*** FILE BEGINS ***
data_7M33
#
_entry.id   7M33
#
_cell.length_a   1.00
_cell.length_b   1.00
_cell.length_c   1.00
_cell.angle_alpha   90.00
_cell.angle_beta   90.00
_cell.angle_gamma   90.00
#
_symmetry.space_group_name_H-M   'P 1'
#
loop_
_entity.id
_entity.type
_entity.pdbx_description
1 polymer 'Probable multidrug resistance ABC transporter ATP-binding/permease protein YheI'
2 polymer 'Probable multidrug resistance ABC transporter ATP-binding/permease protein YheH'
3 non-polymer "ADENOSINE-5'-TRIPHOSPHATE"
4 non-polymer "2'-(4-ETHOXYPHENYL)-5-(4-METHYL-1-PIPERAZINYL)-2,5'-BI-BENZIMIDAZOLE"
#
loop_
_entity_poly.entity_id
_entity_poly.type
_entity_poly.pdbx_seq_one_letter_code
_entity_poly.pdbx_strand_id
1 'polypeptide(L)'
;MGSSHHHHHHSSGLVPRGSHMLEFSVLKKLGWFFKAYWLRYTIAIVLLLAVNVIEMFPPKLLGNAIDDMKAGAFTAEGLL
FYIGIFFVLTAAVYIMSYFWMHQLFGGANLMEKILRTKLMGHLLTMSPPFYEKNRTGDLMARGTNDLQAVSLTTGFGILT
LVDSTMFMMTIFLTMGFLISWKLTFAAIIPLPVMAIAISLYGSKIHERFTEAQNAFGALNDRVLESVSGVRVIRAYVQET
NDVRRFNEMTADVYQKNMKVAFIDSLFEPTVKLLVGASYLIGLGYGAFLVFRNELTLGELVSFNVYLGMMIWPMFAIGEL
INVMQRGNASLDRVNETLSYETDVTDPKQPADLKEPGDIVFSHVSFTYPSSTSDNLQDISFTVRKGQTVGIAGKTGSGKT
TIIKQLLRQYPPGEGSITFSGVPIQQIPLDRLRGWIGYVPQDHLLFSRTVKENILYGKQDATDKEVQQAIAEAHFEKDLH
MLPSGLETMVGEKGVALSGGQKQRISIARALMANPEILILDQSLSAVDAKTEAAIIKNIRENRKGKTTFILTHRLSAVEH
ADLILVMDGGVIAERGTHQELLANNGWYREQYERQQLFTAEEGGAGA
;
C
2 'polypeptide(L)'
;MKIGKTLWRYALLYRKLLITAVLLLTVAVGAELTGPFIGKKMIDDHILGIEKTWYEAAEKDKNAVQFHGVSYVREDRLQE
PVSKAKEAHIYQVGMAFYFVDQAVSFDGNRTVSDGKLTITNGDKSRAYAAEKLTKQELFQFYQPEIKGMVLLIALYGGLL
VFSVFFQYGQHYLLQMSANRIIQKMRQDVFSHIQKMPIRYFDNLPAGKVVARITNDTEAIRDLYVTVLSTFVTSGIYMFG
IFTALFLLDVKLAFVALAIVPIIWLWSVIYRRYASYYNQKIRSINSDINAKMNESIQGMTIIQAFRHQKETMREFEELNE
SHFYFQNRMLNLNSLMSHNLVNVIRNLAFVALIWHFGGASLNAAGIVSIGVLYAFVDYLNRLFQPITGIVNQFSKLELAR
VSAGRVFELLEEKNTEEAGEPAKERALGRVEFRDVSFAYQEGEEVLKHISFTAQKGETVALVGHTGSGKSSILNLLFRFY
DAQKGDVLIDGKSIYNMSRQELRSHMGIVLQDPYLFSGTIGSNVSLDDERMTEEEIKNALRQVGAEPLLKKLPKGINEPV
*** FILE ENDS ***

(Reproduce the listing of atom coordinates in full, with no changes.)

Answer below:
data_7M33
#
_entry.id   7M33
#
_cell.length_a   1.00
_cell.length_b   1.00
_cell.length_c   1.00
_cell.angle_alpha   90.00
_cell.angle_beta   90.00
_cell.angle_gamma   90.00
#
_symmetry.space_group_name_H-M   'P 1'
#
loop_
_entity.id
_entity.type
_entity.pdbx_description
1 polymer 'Probable multidrug resistance ABC transporter ATP-binding/permease protein YheI'
2 polymer 'Probable multidrug resistance ABC transporter ATP-binding/permease protein YheH'
3 non-polymer "ADENOSINE-5'-TRIPHOSPHATE"
4 non-polymer "2'-(4-ETHOXYPHENYL)-5-(4-METHYL-1-PIPERAZINYL)-2,5'-BI-BENZIMIDAZOLE"
#
loop_
_entity_poly.entity_id
_entity_poly.type
_entity_poly.pdbx_seq_one_letter_code
_entity_poly.pdbx_strand_id
1 'polypeptide(L)'
;MGSSHHHHHHSSGLVPRGSHMLEFSVLKKLGWFFKAYWLRYTIAIVLLLAVNVIEMFPPKLLGNAIDDMKAGAFTAEGLL
FYIGIFFVLTAAVYIMSYFWMHQLFGGANLMEKILRTKLMGHLLTMSPPFYEKNRTGDLMARGTNDLQAVSLTTGFGILT
LVDSTMFMMTIFLTMGFLISWKLTFAAIIPLPVMAIAISLYGSKIHERFTEAQNAFGALNDRVLESVSGVRVIRAYVQET
NDVRRFNEMTADVYQKNMKVAFIDSLFEPTVKLLVGASYLIGLGYGAFLVFRNELTLGELVSFNVYLGMMIWPMFAIGEL
INVMQRGNASLDRVNETLSYETDVTDPKQPADLKEPGDIVFSHVSFTYPSSTSDNLQDISFTVRKGQTVGIAGKTGSGKT
TIIKQLLRQYPPGEGSITFSGVPIQQIPLDRLRGWIGYVPQDHLLFSRTVKENILYGKQDATDKEVQQAIAEAHFEKDLH
MLPSGLETMVGEKGVALSGGQKQRISIARALMANPEILILDQSLSAVDAKTEAAIIKNIRENRKGKTTFILTHRLSAVEH
ADLILVMDGGVIAERGTHQELLANNGWYREQYERQQLFTAEEGGAGA
;
C
2 'polypeptide(L)'
;MKIGKTLWRYALLYRKLLITAVLLLTVAVGAELTGPFIGKKMIDDHILGIEKTWYEAAEKDKNAVQFHGVSYVREDRLQE
PVSKAKEAHIYQVGMAFYFVDQAVSFDGNRTVSDGKLTITNGDKSRAYAAEKLTKQELFQFYQPEIKGMVLLIALYGGLL
VFSVFFQYGQHYLLQMSANRIIQKMRQDVFSHIQKMPIRYFDNLPAGKVVARITNDTEAIRDLYVTVLSTFVTSGIYMFG
IFTALFLLDVKLAFVALAIVPIIWLWSVIYRRYASYYNQKIRSINSDINAKMNESIQGMTIIQAFRHQKETMREFEELNE
SHFYFQNRMLNLNSLMSHNLVNVIRNLAFVALIWHFGGASLNAAGIVSIGVLYAFVDYLNRLFQPITGIVNQFSKLELAR
VSAGRVFELLEEKNTEEAGEPAKERALGRVEFRDVSFAYQEGEEVLKHISFTAQKGETVALVGHTGSGKSSILNLLFRFY
DAQKGDVLIDGKSIYNMSRQELRSHMGIVLQDPYLFSGTIGSNVSLDDERMTEEEIKNALRQVGAEPLLKKLPKGINEPV